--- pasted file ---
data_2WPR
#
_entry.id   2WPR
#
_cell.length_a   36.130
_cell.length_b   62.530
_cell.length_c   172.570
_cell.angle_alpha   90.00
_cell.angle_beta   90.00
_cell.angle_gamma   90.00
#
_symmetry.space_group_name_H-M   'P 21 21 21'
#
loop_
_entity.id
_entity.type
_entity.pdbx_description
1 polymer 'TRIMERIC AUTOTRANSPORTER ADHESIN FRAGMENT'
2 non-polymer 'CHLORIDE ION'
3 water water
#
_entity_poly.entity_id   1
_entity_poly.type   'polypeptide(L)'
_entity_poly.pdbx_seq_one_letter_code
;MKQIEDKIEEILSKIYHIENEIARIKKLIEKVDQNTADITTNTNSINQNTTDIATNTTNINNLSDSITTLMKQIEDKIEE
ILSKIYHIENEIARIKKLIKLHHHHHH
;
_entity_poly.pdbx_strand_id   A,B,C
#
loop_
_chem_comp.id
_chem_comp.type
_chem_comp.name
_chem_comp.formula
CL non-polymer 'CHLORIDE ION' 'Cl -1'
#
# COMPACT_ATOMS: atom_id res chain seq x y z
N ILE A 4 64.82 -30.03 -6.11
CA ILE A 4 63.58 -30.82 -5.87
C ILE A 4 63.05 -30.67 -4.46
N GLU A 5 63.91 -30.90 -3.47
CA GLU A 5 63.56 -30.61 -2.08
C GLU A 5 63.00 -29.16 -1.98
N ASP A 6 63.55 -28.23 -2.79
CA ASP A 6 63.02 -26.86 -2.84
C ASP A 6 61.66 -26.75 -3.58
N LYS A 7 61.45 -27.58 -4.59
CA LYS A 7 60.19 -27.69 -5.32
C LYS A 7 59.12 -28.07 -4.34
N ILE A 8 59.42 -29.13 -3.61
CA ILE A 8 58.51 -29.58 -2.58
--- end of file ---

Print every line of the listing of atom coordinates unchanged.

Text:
data_2WPR
#
_entry.id   2WPR
#
_cell.length_a   36.130
_cell.length_b   62.530
_cell.length_c   172.570
_cell.angle_alpha   90.00
_cell.angle_beta   90.00
_cell.angle_gamma   90.00
#
_symmetry.space_group_name_H-M   'P 21 21 21'
#
loop_
_entity.id
_entity.type
_entity.pdbx_description
1 polymer 'TRIMERIC AUTOTRANSPORTER ADHESIN FRAGMENT'
2 non-polymer 'CHLORIDE ION'
3 water water
#
_entity_poly.entity_id   1
_entity_poly.type   'polypeptide(L)'
_entity_poly.pdbx_seq_one_letter_code
;MKQIEDKIEEILSKIYHIENEIARIKKLIEKVDQNTADITTNTNSINQNTTDIATNTTNINNLSDSITTLMKQIEDKIEE
ILSKIYHIENEIARIKKLIKLHHHHHH
;
_entity_poly.pdbx_strand_id   A,B,C
#
loop_
_chem_comp.id
_chem_comp.type
_chem_comp.name
_chem_comp.formula
CL non-polymer 'CHLORIDE ION' 'Cl -1'
#
# COMPACT_ATOMS: atom_id res chain seq x y z
N ILE A 4 64.82 -30.03 -6.11
CA ILE A 4 63.58 -30.82 -5.87
C ILE A 4 63.05 -30.67 -4.46
N GLU A 5 63.91 -30.90 -3.47
CA GLU A 5 63.56 -30.61 -2.08
C GLU A 5 63.00 -29.16 -1.98
N ASP A 6 63.55 -28.23 -2.79
CA ASP A 6 63.02 -26.86 -2.84
C ASP A 6 61.66 -26.75 -3.58
N LYS A 7 61.45 -27.58 -4.59
CA LYS A 7 60.19 -27.69 -5.32
C LYS A 7 59.12 -28.07 -4.34
N ILE A 8 59.42 -29.13 -3.61
CA ILE A 8 58.51 -29.58 -2.58